March 10, 2015 / 6:07 AM / 4 years ago

China should control sugar imports, says Bright executive

BEIJING, March 10 (Reuters) - China needs to introduce measures to strictly control sugar imports, with low tariffs and cheap overseas shipments damaging the local industry, an executive at a large Chinese sugar processor said.

China’s sugar mills, caught between state-set prices for sugar cane to support farmers and cheap imports of raw product, lost a combined 9.8 billion yuan ($1.56 billion) in 2014, said Ge Junjie, vice president of state-owned Bright Food Group Co.

“Global sugar imports have already damaged China’s sugar industry. I believe there needs to be measures to strictly control imports,” he told Reuters, without directly calling for a raising of the tariff.

China imported 3.49 million tonnes of sugar in 2014, with the first 1.94 million tonnes at a tariff rate of 15 percent as part of the country’s commitments to the World Trade Organisation.

The tariff for non-quota imports is 50 percent, but this was below the global average for sugar tariffs of 97 percent, he said.

Ge, who is a delegate to the National People’s Congress, the government’s legislative arm currently meeting for its annual parliament session, said an automatic import licensing system recently introduced by the Ministry of Commerce would help to control imports.

He also called for an investigation of trade remedies. China’s sugar sector has previously lobbied for an anti-dumping investigation into imports but the government has not yet taken any action to support the demand.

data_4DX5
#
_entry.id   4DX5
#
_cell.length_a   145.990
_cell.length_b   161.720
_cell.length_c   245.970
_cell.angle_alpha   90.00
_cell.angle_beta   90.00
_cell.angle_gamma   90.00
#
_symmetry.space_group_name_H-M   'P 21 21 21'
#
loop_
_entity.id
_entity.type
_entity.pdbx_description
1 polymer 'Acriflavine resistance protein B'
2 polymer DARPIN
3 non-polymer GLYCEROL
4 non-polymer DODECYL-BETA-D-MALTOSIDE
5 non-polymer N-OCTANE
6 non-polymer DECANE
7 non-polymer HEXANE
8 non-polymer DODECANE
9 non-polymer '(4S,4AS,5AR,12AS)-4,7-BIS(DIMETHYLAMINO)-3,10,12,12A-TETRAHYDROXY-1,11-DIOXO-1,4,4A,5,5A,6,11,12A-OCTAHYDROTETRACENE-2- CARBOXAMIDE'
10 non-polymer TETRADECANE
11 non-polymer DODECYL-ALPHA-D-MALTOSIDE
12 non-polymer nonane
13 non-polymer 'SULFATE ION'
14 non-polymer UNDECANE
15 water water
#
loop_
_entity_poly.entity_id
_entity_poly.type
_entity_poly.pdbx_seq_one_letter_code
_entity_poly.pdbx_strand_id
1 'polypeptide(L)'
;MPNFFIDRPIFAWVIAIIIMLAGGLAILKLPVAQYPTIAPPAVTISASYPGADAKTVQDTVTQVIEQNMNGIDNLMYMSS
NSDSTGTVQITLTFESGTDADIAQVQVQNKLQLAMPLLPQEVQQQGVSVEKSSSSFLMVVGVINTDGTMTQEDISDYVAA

Shanghai-based Bright, one of China’s biggest food companies with a focus on dairy, confectionery and wine, has a sugar processing capacity of 1.5 million tonnes and boosted its share of the domestic milling sector with a purchase of a Guangxi mill last year.

China was the world’s top sugar importer in 2013, but imports fell 23 percent last year after a fall in local prices boosted demand for homegrown sugar.

Ge also called for further support for cane growers, including more subsidies.

Chinese farmers produce 4 tonnes of cane per mu (equal to 1/15th of a hectare) compared with 10 tonnes in Brazil, according to Bright data.

Ge said China’s sugar consumption will reach about 14 million tonnes this year, and said Bright plans to use its presence in China’s top cane growing regions, Guangxi and Yunnan, to build a national distribution network.

$1 = 6.2628 Chinese yuan renminbi Reporting By Dominique Patton; Editing by Richard Pullin

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